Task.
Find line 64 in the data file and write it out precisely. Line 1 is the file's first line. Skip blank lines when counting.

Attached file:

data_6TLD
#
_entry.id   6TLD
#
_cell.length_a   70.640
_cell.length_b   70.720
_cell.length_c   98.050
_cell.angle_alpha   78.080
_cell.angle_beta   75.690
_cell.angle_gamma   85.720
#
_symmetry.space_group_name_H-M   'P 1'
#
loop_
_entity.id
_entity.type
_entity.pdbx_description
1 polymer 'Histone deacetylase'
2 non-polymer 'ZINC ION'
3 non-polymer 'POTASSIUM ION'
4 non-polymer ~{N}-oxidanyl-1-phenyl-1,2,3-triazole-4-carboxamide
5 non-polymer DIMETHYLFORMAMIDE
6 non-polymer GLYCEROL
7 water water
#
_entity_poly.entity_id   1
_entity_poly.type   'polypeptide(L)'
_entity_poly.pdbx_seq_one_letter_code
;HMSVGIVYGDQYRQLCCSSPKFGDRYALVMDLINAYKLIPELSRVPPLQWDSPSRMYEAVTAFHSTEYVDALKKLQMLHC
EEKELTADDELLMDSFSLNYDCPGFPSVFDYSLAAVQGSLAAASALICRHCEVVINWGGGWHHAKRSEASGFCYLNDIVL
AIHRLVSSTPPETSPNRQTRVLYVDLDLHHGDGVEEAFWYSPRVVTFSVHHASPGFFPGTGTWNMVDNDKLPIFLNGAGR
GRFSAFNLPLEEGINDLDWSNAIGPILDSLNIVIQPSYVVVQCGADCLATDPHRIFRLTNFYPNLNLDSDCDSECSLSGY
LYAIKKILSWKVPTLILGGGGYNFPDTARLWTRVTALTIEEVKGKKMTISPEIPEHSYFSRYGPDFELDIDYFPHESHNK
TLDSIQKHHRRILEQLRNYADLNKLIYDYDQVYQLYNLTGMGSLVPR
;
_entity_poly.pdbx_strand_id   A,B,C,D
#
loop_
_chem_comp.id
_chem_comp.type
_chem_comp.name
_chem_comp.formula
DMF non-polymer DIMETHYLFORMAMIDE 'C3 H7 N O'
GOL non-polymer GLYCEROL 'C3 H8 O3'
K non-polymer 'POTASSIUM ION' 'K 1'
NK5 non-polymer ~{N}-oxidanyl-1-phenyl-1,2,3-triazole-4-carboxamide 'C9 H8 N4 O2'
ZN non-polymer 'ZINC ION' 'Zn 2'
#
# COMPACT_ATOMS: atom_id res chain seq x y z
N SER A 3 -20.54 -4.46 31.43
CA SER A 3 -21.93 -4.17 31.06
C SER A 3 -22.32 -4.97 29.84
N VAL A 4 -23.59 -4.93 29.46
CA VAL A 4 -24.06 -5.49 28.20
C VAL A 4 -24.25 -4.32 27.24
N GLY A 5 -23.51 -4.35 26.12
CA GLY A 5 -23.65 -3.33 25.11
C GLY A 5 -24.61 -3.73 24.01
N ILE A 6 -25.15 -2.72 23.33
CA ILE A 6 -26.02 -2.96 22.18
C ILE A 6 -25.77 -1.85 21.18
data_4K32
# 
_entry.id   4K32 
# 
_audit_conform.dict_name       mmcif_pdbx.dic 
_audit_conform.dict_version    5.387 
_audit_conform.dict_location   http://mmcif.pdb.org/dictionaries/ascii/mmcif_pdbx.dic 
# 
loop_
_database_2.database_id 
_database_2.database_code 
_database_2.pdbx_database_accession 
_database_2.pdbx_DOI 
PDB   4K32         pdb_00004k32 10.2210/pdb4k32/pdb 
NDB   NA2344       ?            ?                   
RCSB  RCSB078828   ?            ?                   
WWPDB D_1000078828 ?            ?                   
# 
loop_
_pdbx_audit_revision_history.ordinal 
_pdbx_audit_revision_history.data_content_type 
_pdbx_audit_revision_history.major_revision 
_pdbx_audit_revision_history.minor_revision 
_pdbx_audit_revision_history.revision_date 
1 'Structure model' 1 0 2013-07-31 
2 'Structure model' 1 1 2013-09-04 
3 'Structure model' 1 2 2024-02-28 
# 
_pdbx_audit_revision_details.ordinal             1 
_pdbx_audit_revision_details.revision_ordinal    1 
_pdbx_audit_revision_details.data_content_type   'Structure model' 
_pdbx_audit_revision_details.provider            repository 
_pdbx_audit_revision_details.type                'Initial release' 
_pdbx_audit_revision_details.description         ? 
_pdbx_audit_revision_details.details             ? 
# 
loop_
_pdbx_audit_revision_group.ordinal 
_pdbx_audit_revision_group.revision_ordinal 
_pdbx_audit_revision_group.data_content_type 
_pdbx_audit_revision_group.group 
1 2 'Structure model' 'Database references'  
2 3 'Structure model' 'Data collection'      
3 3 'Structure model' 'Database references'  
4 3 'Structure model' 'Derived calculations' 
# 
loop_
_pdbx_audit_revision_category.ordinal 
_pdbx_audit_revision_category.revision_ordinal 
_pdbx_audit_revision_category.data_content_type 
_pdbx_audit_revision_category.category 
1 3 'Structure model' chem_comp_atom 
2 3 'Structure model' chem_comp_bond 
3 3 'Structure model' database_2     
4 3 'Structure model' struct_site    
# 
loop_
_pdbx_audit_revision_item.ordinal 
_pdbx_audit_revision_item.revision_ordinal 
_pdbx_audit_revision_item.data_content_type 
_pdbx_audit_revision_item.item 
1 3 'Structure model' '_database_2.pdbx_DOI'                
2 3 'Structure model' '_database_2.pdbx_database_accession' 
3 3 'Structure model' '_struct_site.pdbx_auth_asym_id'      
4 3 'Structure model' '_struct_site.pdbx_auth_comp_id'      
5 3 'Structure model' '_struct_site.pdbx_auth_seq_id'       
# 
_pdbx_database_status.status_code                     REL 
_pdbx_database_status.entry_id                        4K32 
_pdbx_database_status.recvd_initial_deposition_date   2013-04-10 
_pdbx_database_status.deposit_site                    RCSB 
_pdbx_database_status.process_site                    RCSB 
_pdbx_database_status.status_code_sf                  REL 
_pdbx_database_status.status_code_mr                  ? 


_entry.id   4K32 